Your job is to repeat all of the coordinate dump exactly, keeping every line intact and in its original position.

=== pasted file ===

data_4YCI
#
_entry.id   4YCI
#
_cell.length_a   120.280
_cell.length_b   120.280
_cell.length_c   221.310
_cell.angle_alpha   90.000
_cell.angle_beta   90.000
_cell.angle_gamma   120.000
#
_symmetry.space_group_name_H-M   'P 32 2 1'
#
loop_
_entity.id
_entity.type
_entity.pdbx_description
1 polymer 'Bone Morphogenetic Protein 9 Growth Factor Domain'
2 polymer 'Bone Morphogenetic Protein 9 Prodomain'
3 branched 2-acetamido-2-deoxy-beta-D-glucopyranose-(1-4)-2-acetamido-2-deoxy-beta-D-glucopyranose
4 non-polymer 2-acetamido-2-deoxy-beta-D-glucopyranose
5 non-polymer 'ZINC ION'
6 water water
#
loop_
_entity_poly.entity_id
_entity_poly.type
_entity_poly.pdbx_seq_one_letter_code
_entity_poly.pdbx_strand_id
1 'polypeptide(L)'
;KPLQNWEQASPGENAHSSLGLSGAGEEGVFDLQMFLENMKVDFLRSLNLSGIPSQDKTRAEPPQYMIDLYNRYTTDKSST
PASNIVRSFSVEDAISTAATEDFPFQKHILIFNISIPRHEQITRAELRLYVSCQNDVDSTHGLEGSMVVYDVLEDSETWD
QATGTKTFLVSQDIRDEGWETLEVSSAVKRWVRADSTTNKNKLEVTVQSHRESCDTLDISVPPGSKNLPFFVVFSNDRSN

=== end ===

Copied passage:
data_4YCI
#
_entry.id   4YCI
#
_cell.length_a   120.280
_cell.length_b   120.280
_cell.length_c   221.310
_cell.angle_alpha   90.000
_cell.angle_beta   90.000
_cell.angle_gamma   120.000
#
_symmetry.space_group_name_H-M   'P 32 2 1'
#
loop_
_entity.id
_entity.type
_entity.pdbx_description
1 polymer 'Bone Morphogenetic Protein 9 Growth Factor Domain'
2 polymer 'Bone Morphogenetic Protein 9 Prodomain'
3 branched 2-acetamido-2-deoxy-beta-D-glucopyranose-(1-4)-2-acetamido-2-deoxy-beta-D-glucopyranose
4 non-polymer 2-acetamido-2-deoxy-beta-D-glucopyranose
5 non-polymer 'ZINC ION'
6 water water
#
loop_
_entity_poly.entity_id
_entity_poly.type
_entity_poly.pdbx_seq_one_letter_code
_entity_poly.pdbx_strand_id
1 'polypeptide(L)'
;KPLQNWEQASPGENAHSSLGLSGAGEEGVFDLQMFLENMKVDFLRSLNLSGIPSQDKTRAEPPQYMIDLYNRYTTDKSST
PASNIVRSFSVEDAISTAATEDFPFQKHILIFNISIPRHEQITRAELRLYVSCQNDVDSTHGLEGSMVVYDVLEDSETWD
QATGTKTFLVSQDIRDEGWETLEVSSAVKRWVRADSTTNKNKLEVTVQSHRESCDTLDISVPPGSKNLPFFVVFSNDRSN